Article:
Step Down, or What Dangers Await a Priest in Today’s World?

The Path Without Compromise.

The Internet today is full of various sharp publications or videos related to the clergy. Occasionally, priests themselves voice concerns that are often severe and significant. They include relationships between a priest and his bishop, a priest and his family, a priest and the challenges of the modern world, a priest and his parish, burnouts, etc.

Yet I cannot but express my fear, which I feel with regard to these things. I can describe this fear in one word: “sociality” or “social issues”. I am worried that when we discuss the social aspects of a priest’s life, we may sometimes move away from its fundamental spiritual dimension.

What is it?

Metropolitan Anthony of Sourozh outlined it very well in his sermon delivered on the ordination of Father Michael Fortunato into priesthood in London on December 28, 1969: “Stewardship now lies ahead of you; Feed my sheep, feed my lambs, the Lord tells you; and I want to read you, as well as all those who have ears to hear, the Word on the Pastoral Care which was sent to me a few years ago from the depths of the Russian faith:

“Father, a desperate soul tells me, ‘You have met a shepherd, and life shines in your eyes; tell me what you have seen, so that people may recall what a shepherd is’. But I will not say anything, Father, everything has been said long ago, and new words will not reveal anything to those who do not know the secret of the Shepherd’s crucifixion from experience. The mystery of your pastoral ministry is found in your continuous and personal union with Christ, and this is its precondition, not its end. “He who hangs on the cross does not think of perfection”, nor do you come down from the cross. They take you off the cross dead. The rest is a natural consequence: And I, if I be lifted up from the earth, will draw all men unto me, says the Lord (John 12:32). So will you, to your measure, to the measure of your unity with Christ. God knows your measure, priest, but we can only be astonished to see how He entrusts and gives you the souls torn away from the claws of death and hell by your prayer; God can say Go to you, and thanks to your complete obedience no earthly obstacle can stop your march to the only lost soul that God has chosen for you. Once you have found it, shepherd, you serve it in all its squalor as if it were Christ Himself… It is as simple and obvious as any mystery, so that those to whom it is given may know it right away, and those who have no knowledge may not be aware of it.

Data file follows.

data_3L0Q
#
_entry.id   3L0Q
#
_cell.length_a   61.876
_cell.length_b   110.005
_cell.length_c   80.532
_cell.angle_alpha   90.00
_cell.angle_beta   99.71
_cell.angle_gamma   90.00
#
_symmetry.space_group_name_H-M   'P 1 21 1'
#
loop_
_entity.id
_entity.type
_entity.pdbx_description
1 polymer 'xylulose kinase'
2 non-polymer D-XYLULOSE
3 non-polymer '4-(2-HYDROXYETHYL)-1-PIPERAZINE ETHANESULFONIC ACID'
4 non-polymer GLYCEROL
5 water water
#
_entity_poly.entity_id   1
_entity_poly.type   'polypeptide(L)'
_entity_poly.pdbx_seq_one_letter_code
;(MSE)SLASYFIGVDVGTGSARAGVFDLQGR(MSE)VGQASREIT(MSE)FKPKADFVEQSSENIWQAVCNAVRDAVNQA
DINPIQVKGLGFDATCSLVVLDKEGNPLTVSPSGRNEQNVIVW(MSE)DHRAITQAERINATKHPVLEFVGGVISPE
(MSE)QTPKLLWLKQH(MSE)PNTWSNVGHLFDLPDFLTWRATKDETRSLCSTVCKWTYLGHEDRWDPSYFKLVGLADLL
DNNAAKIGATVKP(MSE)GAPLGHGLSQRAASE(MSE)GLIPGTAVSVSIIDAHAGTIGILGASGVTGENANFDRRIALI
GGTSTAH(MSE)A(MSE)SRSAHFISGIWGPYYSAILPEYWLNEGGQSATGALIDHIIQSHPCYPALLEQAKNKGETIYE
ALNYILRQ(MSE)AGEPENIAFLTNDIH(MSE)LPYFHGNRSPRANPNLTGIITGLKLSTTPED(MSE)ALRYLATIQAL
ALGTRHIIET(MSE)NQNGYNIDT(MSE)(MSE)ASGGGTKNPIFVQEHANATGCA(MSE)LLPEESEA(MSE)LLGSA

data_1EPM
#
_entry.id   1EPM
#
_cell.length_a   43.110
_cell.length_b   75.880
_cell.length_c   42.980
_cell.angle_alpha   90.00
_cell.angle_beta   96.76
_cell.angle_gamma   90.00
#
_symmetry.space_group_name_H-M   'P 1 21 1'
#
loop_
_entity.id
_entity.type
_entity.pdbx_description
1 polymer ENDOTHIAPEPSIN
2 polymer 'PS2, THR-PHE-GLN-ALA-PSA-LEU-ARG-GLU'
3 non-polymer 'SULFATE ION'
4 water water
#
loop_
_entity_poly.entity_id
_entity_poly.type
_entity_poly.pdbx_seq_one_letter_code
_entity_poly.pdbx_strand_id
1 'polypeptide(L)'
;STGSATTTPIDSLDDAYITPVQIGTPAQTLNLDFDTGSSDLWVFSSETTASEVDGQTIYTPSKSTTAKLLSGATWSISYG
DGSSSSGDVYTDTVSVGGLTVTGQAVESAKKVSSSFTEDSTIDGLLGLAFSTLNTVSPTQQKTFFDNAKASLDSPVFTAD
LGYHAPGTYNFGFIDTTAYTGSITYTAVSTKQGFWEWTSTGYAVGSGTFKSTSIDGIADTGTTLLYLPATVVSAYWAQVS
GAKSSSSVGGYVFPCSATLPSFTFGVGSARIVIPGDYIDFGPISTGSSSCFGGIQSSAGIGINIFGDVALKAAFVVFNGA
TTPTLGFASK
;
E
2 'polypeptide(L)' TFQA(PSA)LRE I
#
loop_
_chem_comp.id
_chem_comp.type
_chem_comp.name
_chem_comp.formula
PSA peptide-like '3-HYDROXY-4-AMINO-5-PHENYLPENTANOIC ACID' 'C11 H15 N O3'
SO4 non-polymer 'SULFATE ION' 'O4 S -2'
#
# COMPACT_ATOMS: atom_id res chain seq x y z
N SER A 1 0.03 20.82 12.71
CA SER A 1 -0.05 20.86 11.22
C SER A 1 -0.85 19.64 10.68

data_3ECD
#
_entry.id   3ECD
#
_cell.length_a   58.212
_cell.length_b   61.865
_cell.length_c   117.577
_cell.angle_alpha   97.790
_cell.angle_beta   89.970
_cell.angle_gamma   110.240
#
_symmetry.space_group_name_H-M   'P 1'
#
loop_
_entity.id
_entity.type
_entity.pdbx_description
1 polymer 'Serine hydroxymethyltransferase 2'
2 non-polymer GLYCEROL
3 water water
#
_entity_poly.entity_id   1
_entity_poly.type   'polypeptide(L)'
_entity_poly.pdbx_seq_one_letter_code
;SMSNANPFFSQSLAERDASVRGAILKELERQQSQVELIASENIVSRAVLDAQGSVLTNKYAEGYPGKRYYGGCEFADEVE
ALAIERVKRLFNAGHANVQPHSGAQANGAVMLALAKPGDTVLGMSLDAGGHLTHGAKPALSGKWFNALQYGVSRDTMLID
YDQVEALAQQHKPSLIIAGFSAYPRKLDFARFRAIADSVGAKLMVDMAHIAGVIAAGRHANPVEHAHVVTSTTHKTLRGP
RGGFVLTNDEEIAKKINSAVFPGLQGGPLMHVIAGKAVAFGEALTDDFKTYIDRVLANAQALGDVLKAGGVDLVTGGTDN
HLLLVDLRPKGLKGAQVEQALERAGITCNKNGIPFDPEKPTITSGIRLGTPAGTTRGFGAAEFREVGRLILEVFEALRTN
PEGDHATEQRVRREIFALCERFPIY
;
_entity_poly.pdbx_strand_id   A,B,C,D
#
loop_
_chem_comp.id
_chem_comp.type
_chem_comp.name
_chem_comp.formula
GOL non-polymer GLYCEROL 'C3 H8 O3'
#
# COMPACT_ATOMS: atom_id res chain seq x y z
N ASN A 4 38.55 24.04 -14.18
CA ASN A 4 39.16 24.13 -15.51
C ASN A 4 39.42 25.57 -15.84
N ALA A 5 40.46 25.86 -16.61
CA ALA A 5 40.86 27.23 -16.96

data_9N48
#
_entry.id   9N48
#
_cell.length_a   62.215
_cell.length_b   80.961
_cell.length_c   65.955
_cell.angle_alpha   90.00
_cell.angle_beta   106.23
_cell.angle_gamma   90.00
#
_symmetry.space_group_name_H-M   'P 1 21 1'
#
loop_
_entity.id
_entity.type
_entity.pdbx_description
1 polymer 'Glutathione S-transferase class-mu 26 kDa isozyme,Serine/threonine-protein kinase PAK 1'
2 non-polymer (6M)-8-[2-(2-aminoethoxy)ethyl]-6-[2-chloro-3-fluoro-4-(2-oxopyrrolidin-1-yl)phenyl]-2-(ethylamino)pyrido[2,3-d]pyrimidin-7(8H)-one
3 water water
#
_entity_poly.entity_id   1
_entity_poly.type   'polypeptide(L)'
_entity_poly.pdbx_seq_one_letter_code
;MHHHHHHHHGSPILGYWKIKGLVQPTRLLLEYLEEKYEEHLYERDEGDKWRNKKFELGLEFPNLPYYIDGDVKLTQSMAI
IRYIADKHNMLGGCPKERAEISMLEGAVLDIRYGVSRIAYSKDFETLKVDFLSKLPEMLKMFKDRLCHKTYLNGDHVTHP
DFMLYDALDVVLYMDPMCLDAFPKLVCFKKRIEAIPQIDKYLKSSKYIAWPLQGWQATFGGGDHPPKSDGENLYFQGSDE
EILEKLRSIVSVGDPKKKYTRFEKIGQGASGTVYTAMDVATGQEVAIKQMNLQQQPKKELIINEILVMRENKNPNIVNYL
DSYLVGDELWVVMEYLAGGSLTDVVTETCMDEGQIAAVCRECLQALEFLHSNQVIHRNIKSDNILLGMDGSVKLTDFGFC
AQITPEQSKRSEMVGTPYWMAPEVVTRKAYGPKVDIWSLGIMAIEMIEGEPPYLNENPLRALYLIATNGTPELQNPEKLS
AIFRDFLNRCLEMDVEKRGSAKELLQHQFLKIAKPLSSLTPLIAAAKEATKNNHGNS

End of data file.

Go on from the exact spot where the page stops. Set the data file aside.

It is the way of communion with Christ in prayer and in the Sacraments; it is the road on which we say, “Let Your will be done, Lord, not mine,” even when we have a cup of suffering and death before us. This way is Christ Himself, Who is also the Truth, Who is not “something”, but One; and the Life is also One: God Himself is the living God and our Life, and it is Him whom we should preach.

You will be able to do this only if you do not rely on any human power – on the strength of your young age, on your intellect, on the sensitivity of your heart, on your knowledge, or on anything else except the power of God being made perfect in weakness. If we commit ourselves flexibly, in weakness and infirmity, into the hands of the One who contains the whole world and creates all the creatures, then everything will be done.”

Just recently, I was struck by a scene…

I saw a priest with the Gospel. He is standing on the pulpit after reading the Holy Scripture on Sunday Matins with the singing of We Have Seen the Resurrection of Christ. His face is hidden by the Gospel – a book and the icon of Resurrection at the same time. He wears cuffs on his wrists, to symbolize the bonds of Christ and at the same time to confirm that the priest is not operating in his own right, but on behalf of God, and that the Almighty is acting through his hands. He wears an undercassock as a symbol of the sublimity, of the perseverance, of the absence of earthly material colors, as a symbol of seclusion from the world. He has an epitrachelion around his neck – a symbol of the special grace of God resting on the priest, the power that gives him the ability to perform the sacraments and services under the High Priest – our Lord Jesus Christ. He wears a phelonion – a symbol of Christ’s chiton, soaked in His Pure Blood, of His suffering on the Cross, and a symbol of God’s grace. There is a priestly cross around his neck, which indicates that the priest is especially protected by the power of the Honorable Life-Giving Cross, but on the other hand, that he follows the Lord to his personal cross, to his personal Calvary.

In a word, a particular Father Peter or Father Nicholas at this sublime and holy moment almost dissolves in Christ. He puts on Christ, getting as close to God as human beings can.

Dear and beloved brothers in Christ, no matter what our inner or outer relationships may be like, no matter what kind of relationship we have with our families, no matter how much we desire material prosperity and comfort, as almost every man does, but still the Lord calls his priest, His own child, his own son, to Himself, invites him to go along His path – the path through the Garden of Gethsemane with praying till bleeding sweat, through beating, and whipping, and unjust trials, the path of the Crucifixion, the road to Golgotha and the Golgotha itself, the Road of the Cross.

All of this is necessary to enter into your personal resurrection, blended in the Resurrection of Christ. Not only that, it will happen only when each of us gets through our personal Golgotha.

This is the highest drama, but also the highest bliss of the priest. There are no compromises. There is only our Lord Jesus Christ. His path is open to each and every one of us.

Translated by The Catalogue of Good Deeds

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